After hitting an all-time high of Rs 1,003 on March 3, Lupin has corrected marginally. However, investors should view any correction as a buying opportunity. The company’s stock has been an outperformer for quite a while due to an increasing niche products’ pipeline in the US. And, given the company’s growth prospects are improving, primarily led by a strong US pipeline and improving growth in India and Japan, there is potential for further gains.
Strong U S pipeline
Lupin, the third-largest Indian pharmaceuticals company by value, is further strengthening its position in the US market through aggressive first-to-file launches. In recent months, the company has launched about half a dozen generics, with 180-day exclusivity. An exclusivity period is one during which a company is allowed to launch its generics (identical) version of a drug going off-patent. Usually, this period sees limited competition, with better profit margins for the generics producer.
The latest launch by Lupin is ciprofloxacin oral suspension, the generic equivalent of Bayer’s Cipro Oral Suspension (for the treatment of infections), with annual US sales of $9 million. The other generics launch is of anti-bacterial doxycycline. Though the ciprofloxacin oral suspension has a smaller market size of $9 million, as Lupin is the first filer, it is likely to face limited competition for the product. While doxycycline may see multiple players in the market, Lupin is likely to garner strong benefits. This is because of a supply shortage for the drug’s generics, also a reason why innovator Acqua Pharma still holds 73 per cent market share.
Analysts at Nomura believe doxycycline could fetch Lupin $20 million of revenue in FY15. Though some analysts such as Sarabjit Kaur Nangra at Angel Broking see lower revenues of $5 million, the approval has come as a surprise for most analysts, as they had hadn’t factored this into their estimates.
Lupin expects its US sales and profitability to be driven by a strong pipeline of niche products. In the March 2014 quarter, revenue is likely to be driven by the generic launches of Trizivir (HIV treatment drug), Triplix (cholesterol-lowering), Cymbalta (anti-depressant) and Zymaxid (antibacterial eye-drops). While the first three were launched at the end of the December 2013 quarter, Zymaxid was launched in October 2013. Even after the 180-day exclusivity period for the Zymaxid and Triplix generics ends, these are likely to see limited competition. Cymbalta has already seen its market share rise 30 basis points to 11.5 per cent, according to recent IMS data.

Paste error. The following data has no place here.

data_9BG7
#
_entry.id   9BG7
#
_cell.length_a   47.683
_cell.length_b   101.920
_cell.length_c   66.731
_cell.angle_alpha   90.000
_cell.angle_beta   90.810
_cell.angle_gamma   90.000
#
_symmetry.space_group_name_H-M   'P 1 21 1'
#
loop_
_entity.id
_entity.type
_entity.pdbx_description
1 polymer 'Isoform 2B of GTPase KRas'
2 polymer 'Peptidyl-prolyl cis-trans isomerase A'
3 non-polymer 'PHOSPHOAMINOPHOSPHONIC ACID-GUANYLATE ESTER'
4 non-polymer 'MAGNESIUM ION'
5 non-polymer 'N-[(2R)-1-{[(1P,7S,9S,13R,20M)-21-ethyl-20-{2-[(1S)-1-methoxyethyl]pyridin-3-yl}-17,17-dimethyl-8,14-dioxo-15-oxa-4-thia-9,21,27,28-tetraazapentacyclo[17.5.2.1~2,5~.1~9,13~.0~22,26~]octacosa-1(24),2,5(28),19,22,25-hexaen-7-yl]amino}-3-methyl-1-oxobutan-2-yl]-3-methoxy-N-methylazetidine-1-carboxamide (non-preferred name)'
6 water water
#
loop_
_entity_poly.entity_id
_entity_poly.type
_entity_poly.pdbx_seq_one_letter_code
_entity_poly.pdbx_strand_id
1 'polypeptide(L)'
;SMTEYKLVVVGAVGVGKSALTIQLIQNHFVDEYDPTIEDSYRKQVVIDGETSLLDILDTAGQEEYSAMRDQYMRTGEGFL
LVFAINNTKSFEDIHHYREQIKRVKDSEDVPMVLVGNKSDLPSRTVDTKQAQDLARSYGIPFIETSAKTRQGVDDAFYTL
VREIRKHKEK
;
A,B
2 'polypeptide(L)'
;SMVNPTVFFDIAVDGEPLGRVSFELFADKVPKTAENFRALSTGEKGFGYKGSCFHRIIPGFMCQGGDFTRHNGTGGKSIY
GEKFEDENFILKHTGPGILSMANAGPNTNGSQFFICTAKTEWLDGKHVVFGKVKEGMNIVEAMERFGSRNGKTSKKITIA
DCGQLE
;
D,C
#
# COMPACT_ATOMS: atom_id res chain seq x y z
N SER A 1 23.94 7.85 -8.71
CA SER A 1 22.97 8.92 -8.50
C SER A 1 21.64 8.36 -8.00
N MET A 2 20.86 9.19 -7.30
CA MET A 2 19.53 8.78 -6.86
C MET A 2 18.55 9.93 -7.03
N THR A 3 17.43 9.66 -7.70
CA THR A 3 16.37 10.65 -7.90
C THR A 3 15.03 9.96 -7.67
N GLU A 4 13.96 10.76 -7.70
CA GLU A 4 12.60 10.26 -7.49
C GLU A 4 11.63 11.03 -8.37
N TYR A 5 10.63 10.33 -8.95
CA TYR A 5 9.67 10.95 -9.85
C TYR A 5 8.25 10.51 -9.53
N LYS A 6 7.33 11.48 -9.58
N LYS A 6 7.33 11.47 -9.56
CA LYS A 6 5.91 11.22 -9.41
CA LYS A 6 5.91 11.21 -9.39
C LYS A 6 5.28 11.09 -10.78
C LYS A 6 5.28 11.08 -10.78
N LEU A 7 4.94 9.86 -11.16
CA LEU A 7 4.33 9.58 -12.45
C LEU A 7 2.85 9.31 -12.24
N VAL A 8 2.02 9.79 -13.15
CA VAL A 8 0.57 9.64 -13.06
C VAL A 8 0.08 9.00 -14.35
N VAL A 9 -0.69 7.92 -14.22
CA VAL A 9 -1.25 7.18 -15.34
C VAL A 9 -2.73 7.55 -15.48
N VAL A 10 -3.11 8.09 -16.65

Among the interesting generics launches awaited in the near-term are those of Niaspan (cholesterol-lowering), which will strengthen Lupin’s lipid-control drug portfolio. Lupin, which has brand Antara in this segment, also launched authorised generics to counter competition. In the same segment, Lupin’s generic launches of Tricor and Triplix continue to provide momentum. The company is also building its oral contraceptive portfolio, which will get a boost from the launches of Yaz and Loestrin.
For the company, the long-term visibility looks good. The company’s research and development investments remain high, with a focus on niche specialties (in the US) such as dermatology, respiratory and opthalmics, in which competition is limited. A company’s spokesperson said there was less competition for areas such as oral contraceptives, ophthalmic, derma, complex injectables and inhalation, where the barriers to entry are high and the number of players few. “So, if one has the relevant technological competencies, be it in research, manufacturing or is vertically integrated for the therapies, one can very well invest in creating a pipeline for these segments.”
Hitesh Mahida at KR Choksey Shares and Securities says three of the company’s products in the pipeline (two in respiratory and one in dermatology) might be launched by 2016-17, strengthening its niche dermatology and respiratory range.
Last year, Lupin had 31 approvals in the US, the most by an Indian pharmaceuticals company. It expects to launch 25–30 products a year, with a focus on obtaining marketing exclusivity in the US by being the first to file for regulatory approvals.
Japan, India recovering
Domestic growth, which was affected by the National List of Essential Medicines, is now improving and is likely to recover fully by the June 2014 quarter. Similarly, the Japanese business (which accounts for 13 per cent of revenue), currently under pressure, is likely to perform well in time, as $12-15 billion of generics may go off-patent in Japan through the next three years.
As a result, most analysts remain upbeat on the stock. Arvind Bothra at Religare Capital Markets says Lupin remains his top pick, owing to high growth visibility (23 per cent compounded annual growth rate during FY13-16). He had already raised his December 2015 target price to Rs 1,160 (against Rs 1,115 earlier). Ranjit Kapadia at Centrum Broking has a higher target price of Rs 1,230, while analysts at Nomura retain a ‘buy’ rating, with a target price of Rs 1,053. The consensus target price (according to a Bloomberg poll after the December quarter results) stands at Rs 1,055, 10.2 per cent higher than the current Rs 957.